On a more romantic note, I would say it is the magic of the season. The holidays take you back to a time and space when you were a kid and you were excited about the presents, the magic, the whole spirit of love and happiness. What’s happier or more magical than having your true love commit to you? People would like to spend their first Christmas together or bring in the new year committed forever to the person they love.

STEFANIE: I think getting married during the holidays is a little crazy myself. But, hey, so is love. lol

How did you become interested in writing romance?

JEWEL: I guess romance was just a natural fit for me. I write a lot of other stuff: short stories, poems. And I have outlines for novels of other genres. But I guess I’m a romantic by heart and I like happy endings. I’ve never set out to say, “Ok, I’m going to write a romance novel today.” The story ideas come to me while I’m going about my daily life, and I eventually develop them and write them. If it happens to be romance (9 out of 10 times it is), then that’s what I write.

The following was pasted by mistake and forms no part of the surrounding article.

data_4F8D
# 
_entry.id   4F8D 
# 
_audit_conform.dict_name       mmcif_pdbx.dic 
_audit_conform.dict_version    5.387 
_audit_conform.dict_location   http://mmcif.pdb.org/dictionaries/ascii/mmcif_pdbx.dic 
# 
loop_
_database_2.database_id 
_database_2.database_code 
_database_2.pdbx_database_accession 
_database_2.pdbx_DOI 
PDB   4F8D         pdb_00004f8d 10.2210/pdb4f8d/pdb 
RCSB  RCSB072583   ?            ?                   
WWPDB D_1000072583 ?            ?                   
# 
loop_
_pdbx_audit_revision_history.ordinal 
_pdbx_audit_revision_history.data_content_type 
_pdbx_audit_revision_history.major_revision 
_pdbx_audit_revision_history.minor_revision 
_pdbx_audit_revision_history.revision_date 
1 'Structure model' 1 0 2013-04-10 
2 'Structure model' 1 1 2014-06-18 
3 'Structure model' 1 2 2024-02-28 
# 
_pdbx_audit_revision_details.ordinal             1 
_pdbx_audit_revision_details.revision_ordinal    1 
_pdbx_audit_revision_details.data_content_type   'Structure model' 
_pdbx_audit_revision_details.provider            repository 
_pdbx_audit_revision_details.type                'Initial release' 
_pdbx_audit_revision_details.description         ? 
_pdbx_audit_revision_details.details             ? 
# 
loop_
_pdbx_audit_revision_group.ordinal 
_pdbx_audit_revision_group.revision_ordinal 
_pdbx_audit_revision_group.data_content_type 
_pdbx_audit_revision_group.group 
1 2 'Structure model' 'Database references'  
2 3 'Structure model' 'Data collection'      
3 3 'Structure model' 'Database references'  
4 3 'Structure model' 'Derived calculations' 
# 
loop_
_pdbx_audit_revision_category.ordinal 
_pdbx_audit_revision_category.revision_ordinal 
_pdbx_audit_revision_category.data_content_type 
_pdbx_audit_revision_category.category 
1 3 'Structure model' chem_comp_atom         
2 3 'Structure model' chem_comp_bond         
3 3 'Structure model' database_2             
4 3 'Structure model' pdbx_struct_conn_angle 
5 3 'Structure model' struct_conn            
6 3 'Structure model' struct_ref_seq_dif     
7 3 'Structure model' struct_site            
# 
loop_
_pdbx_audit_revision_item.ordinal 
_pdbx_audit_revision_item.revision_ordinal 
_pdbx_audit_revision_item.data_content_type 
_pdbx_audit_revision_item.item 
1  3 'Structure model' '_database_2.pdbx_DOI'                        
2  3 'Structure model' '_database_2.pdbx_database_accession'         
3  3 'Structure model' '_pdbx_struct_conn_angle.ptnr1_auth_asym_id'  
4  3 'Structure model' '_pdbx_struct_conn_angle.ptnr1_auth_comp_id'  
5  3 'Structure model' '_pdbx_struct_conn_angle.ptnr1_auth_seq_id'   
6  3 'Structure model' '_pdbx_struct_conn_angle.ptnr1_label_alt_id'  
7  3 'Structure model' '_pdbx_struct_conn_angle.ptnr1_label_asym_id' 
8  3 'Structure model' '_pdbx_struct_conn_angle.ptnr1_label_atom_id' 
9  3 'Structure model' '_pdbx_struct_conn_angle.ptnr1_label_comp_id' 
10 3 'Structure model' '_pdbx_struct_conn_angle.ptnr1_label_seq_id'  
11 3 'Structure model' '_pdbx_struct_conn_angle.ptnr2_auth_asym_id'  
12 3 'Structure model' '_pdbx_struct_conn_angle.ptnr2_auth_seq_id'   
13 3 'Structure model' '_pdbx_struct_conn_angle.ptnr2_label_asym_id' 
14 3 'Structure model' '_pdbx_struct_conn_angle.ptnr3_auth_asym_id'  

STEFANIE: I stumbled into the genre when I was trying to sell my first book, Where Souls Collide. Although there was a relationship in the story, there wasn’t a happily ever after ending. As I began shopping the story, I learned about genres and the rules of those genres. When the book sold to Dorchester, I knew I had some tweaking to do in order to meet readers’ expectations.

Jewel, the heroine of A Marriage of Convenience has been hit hard by life, losing her money, her job, and her fiancé. She would seem a heroine many women could identify with in these financially hard times.

JEWEL: Definitely. Not every woman is extra pretty, rich, or without the constant cares of today. The average woman today has to worry about making ends meet, paying her bills on time, her appearance, and yes, many do worry about meeting Mr. Right. I wanted Tamara to be every woman. I wanted her to have the same troubles, anxieties, despair, and insecurities that present-day women experience on a regular basis. That is why I made her plus size and had her struggle with her weight, finding a job, making ends meet. For me, the impact is not in the troubles themselves, but how she eventually learns to deal with them and finds love in the process without changing her external circumstances.